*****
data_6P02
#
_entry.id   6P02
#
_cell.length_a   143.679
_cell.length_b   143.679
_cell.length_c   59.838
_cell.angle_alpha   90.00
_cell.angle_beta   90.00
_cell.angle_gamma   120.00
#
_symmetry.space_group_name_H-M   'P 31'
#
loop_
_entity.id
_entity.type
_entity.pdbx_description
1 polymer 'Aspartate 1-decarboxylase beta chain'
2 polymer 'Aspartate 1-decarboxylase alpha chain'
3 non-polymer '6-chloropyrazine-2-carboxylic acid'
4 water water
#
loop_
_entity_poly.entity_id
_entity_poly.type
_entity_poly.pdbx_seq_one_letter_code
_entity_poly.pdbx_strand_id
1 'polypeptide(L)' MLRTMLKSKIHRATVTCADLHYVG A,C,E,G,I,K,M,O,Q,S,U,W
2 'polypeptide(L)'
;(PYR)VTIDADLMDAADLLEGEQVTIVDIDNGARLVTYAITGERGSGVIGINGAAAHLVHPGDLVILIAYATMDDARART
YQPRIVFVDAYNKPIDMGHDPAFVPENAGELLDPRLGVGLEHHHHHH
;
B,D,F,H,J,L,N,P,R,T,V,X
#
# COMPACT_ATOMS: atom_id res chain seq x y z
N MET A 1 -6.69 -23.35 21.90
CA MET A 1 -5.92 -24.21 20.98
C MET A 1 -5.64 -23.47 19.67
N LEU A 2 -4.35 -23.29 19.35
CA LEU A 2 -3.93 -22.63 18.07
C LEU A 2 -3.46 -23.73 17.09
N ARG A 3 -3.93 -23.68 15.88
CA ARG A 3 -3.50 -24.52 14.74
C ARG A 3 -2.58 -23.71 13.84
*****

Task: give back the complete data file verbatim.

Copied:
data_6P02
#
_entry.id   6P02
#
_cell.length_a   143.679
_cell.length_b   143.679
_cell.length_c   59.838
_cell.angle_alpha   90.00
_cell.angle_beta   90.00
_cell.angle_gamma   120.00
#
_symmetry.space_group_name_H-M   'P 31'
#
loop_
_entity.id
_entity.type
_entity.pdbx_description
1 polymer 'Aspartate 1-decarboxylase beta chain'
2 polymer 'Aspartate 1-decarboxylase alpha chain'
3 non-polymer '6-chloropyrazine-2-carboxylic acid'
4 water water
#
loop_
_entity_poly.entity_id
_entity_poly.type
_entity_poly.pdbx_seq_one_letter_code
_entity_poly.pdbx_strand_id
1 'polypeptide(L)' MLRTMLKSKIHRATVTCADLHYVG A,C,E,G,I,K,M,O,Q,S,U,W
2 'polypeptide(L)'
;(PYR)VTIDADLMDAADLLEGEQVTIVDIDNGARLVTYAITGERGSGVIGINGAAAHLVHPGDLVILIAYATMDDARART
YQPRIVFVDAYNKPIDMGHDPAFVPENAGELLDPRLGVGLEHHHHHH
;
B,D,F,H,J,L,N,P,R,T,V,X
#
# COMPACT_ATOMS: atom_id res chain seq x y z
N MET A 1 -6.69 -23.35 21.90
CA MET A 1 -5.92 -24.21 20.98
C MET A 1 -5.64 -23.47 19.67
N LEU A 2 -4.35 -23.29 19.35
CA LEU A 2 -3.93 -22.63 18.07
C LEU A 2 -3.46 -23.73 17.09
N ARG A 3 -3.93 -23.68 15.88
CA ARG A 3 -3.50 -24.52 14.74
C ARG A 3 -2.58 -23.71 13.84